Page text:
Financial Crisis Tab Already in the Trillions
By - November 18, 2008

Given the speed at which the federal government is throwing money at the financial crisis, the average taxpayer, never mind member of Congress, might not be faulted for losing track. CNBC, however, has been paying very close attention and keeping a running tally of actual spending as well as the commitments involved. Try $4.28 trillion dollars. That's $4,284,500,000,000 and more than what was spent on WW II, if adjusted for inflation, based on our computations from a variety of estimates and sources. Not only is it a astronomical amount of money, its' a complicated cocktail of budgeted dollars, actual spending, guarantees, loans, swaps and other market mechanisms by the Federal Reserve, the Treasury and other offices of government taken over roughly the last year, based on government data and new releases. Strictly speaking, not every cent is directed a result of what's called the financial crisis, but it arguably related to it. – CNBC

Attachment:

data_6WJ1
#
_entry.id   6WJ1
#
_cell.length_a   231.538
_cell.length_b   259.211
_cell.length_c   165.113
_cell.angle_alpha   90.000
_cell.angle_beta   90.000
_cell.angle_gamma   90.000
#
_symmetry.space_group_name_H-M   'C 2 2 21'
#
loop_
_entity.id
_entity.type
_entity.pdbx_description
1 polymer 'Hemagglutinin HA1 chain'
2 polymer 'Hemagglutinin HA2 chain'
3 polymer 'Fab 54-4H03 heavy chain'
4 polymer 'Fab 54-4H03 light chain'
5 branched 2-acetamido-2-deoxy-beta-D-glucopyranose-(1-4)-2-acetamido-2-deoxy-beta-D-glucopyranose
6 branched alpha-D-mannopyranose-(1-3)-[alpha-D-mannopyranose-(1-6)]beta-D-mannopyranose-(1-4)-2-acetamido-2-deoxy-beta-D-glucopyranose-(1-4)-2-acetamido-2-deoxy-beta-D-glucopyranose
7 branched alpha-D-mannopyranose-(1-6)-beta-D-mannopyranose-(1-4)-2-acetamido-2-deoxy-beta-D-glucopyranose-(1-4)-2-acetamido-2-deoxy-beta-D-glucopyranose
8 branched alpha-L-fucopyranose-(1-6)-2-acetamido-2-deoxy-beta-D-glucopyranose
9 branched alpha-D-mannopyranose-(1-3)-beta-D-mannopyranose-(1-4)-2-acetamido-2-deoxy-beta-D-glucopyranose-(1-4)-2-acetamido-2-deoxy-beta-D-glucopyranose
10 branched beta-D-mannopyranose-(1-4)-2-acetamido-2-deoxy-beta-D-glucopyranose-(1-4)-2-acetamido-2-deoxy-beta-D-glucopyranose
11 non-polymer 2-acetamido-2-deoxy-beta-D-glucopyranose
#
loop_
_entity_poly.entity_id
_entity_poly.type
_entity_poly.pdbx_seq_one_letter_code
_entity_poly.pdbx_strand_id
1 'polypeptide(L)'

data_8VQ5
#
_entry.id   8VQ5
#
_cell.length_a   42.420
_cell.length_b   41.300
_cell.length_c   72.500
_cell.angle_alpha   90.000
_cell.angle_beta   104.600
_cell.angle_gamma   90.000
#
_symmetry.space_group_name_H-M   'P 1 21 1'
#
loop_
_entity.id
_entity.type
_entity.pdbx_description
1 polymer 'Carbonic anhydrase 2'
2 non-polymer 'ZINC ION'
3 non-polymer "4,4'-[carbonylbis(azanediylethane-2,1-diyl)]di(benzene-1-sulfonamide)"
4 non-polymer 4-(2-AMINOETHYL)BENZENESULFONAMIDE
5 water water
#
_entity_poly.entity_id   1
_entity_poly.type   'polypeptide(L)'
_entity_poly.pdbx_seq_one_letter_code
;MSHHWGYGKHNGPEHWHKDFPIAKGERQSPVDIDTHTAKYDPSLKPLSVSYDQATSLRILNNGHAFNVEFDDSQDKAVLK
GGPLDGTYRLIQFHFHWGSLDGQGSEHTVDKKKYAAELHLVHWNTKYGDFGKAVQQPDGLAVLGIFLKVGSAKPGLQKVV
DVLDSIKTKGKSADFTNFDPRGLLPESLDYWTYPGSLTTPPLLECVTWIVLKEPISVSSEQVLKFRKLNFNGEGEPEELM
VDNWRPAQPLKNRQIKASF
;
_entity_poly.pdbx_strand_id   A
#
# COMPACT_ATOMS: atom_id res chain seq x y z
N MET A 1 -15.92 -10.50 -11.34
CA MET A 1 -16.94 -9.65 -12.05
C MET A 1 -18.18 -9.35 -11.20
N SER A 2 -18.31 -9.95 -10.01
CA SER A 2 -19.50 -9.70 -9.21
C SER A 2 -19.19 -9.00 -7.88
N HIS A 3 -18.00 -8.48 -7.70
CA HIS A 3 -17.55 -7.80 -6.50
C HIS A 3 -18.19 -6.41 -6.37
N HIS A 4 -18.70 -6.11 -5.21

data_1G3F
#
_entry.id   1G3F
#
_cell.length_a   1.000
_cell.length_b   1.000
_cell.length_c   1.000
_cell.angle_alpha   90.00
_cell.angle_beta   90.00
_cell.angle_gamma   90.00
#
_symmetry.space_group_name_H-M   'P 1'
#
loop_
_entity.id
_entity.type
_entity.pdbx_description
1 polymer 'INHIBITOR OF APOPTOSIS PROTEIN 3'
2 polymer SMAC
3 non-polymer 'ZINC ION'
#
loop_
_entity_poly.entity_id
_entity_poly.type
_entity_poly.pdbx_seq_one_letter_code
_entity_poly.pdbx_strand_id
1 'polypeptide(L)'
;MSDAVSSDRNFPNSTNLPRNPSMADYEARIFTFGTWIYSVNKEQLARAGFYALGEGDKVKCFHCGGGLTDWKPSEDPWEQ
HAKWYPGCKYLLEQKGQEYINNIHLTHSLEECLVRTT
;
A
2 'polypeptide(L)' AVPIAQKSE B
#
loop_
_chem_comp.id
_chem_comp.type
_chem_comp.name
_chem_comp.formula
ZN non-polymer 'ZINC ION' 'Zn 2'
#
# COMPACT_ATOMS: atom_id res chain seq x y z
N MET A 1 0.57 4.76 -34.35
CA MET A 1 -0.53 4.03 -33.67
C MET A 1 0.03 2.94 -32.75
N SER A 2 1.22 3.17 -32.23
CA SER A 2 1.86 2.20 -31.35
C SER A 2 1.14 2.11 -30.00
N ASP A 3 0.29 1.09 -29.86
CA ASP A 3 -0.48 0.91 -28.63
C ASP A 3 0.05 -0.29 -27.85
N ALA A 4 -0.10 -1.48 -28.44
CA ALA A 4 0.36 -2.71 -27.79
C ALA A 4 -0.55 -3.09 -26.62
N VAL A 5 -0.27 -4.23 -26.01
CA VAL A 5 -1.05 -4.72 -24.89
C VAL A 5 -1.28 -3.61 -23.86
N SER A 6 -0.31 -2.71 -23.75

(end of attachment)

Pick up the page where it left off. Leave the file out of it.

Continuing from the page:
Dominant Social Theme: A price we bear for living in a free market society.

Free-Market Analysis: We estimated yesterday that the price of the ongoing bailout, worldwide, would be in the tens of trillions, or even over US$100 trillion. Now along comes an article that makes the point that the current tab, a few months into the "crisis" in America alone is already pushing US$5 trillion. This figure is meaningful in a number ways.

First of all, the number makes us happy in terms of prognostication since we were quite aware the figure was mounting quickly in America and elsewhere (and may already be at US$10 trillion worldwide). But the number is also quite frankly irritating because it shows how little money means in a fiat money environment. Billions of people scratch out a living and scrimp and scrape their entire lives to save a small nest egg. But a handful of Masters of the Universe – who often speak piously about monetary discipline and savings rates – can summon trillions of a dollars in a matter of weeks if they need to. Finally, the figure begins to prove our contention that this is a fiat money crisis, not a financial one.